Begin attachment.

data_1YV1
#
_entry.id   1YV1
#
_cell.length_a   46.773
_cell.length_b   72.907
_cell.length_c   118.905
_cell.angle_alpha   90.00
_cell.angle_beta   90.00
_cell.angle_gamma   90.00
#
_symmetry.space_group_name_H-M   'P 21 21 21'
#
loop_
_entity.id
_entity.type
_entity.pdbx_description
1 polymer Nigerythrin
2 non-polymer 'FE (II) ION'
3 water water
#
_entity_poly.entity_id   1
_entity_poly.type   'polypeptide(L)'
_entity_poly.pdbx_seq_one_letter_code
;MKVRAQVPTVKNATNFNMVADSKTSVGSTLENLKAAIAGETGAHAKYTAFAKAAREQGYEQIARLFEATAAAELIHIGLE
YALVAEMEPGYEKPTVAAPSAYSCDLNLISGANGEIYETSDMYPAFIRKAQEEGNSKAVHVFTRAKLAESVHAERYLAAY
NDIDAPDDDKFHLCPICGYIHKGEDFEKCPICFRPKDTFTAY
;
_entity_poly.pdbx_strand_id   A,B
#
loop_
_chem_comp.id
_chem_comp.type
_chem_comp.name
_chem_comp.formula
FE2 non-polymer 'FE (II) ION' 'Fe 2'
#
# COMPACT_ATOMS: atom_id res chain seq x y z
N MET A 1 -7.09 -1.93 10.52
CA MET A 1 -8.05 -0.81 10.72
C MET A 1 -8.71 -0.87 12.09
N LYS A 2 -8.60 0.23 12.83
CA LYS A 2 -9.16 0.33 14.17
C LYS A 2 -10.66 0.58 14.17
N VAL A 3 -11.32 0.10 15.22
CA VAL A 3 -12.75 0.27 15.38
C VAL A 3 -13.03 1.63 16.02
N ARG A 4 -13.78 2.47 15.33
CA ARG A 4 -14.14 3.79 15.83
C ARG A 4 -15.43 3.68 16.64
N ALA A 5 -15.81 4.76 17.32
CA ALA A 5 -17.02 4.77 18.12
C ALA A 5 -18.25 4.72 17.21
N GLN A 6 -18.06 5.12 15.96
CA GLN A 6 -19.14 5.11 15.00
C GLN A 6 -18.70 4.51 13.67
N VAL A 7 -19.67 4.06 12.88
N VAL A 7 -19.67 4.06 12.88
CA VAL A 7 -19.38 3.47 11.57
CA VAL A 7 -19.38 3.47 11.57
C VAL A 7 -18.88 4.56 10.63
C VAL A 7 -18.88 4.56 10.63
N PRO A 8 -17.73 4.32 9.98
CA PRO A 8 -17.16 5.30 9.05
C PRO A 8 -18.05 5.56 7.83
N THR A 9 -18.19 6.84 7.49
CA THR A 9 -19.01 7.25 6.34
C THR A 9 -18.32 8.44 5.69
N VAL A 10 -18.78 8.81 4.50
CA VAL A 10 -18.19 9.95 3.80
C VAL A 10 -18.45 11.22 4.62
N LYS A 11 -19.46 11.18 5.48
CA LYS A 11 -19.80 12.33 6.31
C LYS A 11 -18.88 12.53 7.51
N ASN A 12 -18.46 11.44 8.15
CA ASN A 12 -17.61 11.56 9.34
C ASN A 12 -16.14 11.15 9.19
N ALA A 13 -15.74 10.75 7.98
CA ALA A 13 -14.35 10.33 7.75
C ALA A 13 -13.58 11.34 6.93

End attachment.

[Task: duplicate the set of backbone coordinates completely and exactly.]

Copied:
data_1YV1
#
_entry.id   1YV1
#
_cell.length_a   46.773
_cell.length_b   72.907
_cell.length_c   118.905
_cell.angle_alpha   90.00
_cell.angle_beta   90.00
_cell.angle_gamma   90.00
#
_symmetry.space_group_name_H-M   'P 21 21 21'
#
loop_
_entity.id
_entity.type
_entity.pdbx_description
1 polymer Nigerythrin
2 non-polymer 'FE (II) ION'
3 water water
#
_entity_poly.entity_id   1
_entity_poly.type   'polypeptide(L)'
_entity_poly.pdbx_seq_one_letter_code
;MKVRAQVPTVKNATNFNMVADSKTSVGSTLENLKAAIAGETGAHAKYTAFAKAAREQGYEQIARLFEATAAAELIHIGLE
YALVAEMEPGYEKPTVAAPSAYSCDLNLISGANGEIYETSDMYPAFIRKAQEEGNSKAVHVFTRAKLAESVHAERYLAAY
NDIDAPDDDKFHLCPICGYIHKGEDFEKCPICFRPKDTFTAY
;
_entity_poly.pdbx_strand_id   A,B
#
loop_
_chem_comp.id
_chem_comp.type
_chem_comp.name
_chem_comp.formula
FE2 non-polymer 'FE (II) ION' 'Fe 2'
#
# COMPACT_ATOMS: atom_id res chain seq x y z
N MET A 1 -7.09 -1.93 10.52
CA MET A 1 -8.05 -0.81 10.72
C MET A 1 -8.71 -0.87 12.09
N LYS A 2 -8.60 0.23 12.83
CA LYS A 2 -9.16 0.33 14.17
C LYS A 2 -10.66 0.58 14.17
N VAL A 3 -11.32 0.10 15.22
CA VAL A 3 -12.75 0.27 15.38
C VAL A 3 -13.03 1.63 16.02
N ARG A 4 -13.78 2.47 15.33
CA ARG A 4 -14.14 3.79 15.83
C ARG A 4 -15.43 3.68 16.64
N ALA A 5 -15.81 4.76 17.32
CA ALA A 5 -17.02 4.77 18.12
C ALA A 5 -18.25 4.72 17.21
N GLN A 6 -18.06 5.12 15.96
CA GLN A 6 -19.14 5.11 15.00
C GLN A 6 -18.70 4.51 13.67
N VAL A 7 -19.67 4.06 12.88
N VAL A 7 -19.67 4.06 12.88
CA VAL A 7 -19.38 3.47 11.57
CA VAL A 7 -19.38 3.47 11.57
C VAL A 7 -18.88 4.56 10.63
C VAL A 7 -18.88 4.56 10.63
N PRO A 8 -17.73 4.32 9.98
CA PRO A 8 -17.16 5.30 9.05
C PRO A 8 -18.05 5.56 7.83
N THR A 9 -18.19 6.84 7.49
CA THR A 9 -19.01 7.25 6.34
C THR A 9 -18.32 8.44 5.69
N VAL A 10 -18.78 8.81 4.50
CA VAL A 10 -18.19 9.95 3.80
C VAL A 10 -18.45 11.22 4.62
N LYS A 11 -19.46 11.18 5.48
CA LYS A 11 -19.80 12.33 6.31
C LYS A 11 -18.88 12.53 7.51
N ASN A 12 -18.46 11.44 8.15
CA ASN A 12 -17.61 11.56 9.34
C ASN A 12 -16.14 11.15 9.19
N ALA A 13 -15.74 10.75 7.98
CA ALA A 13 -14.35 10.33 7.75
C ALA A 13 -13.58 11.34 6.93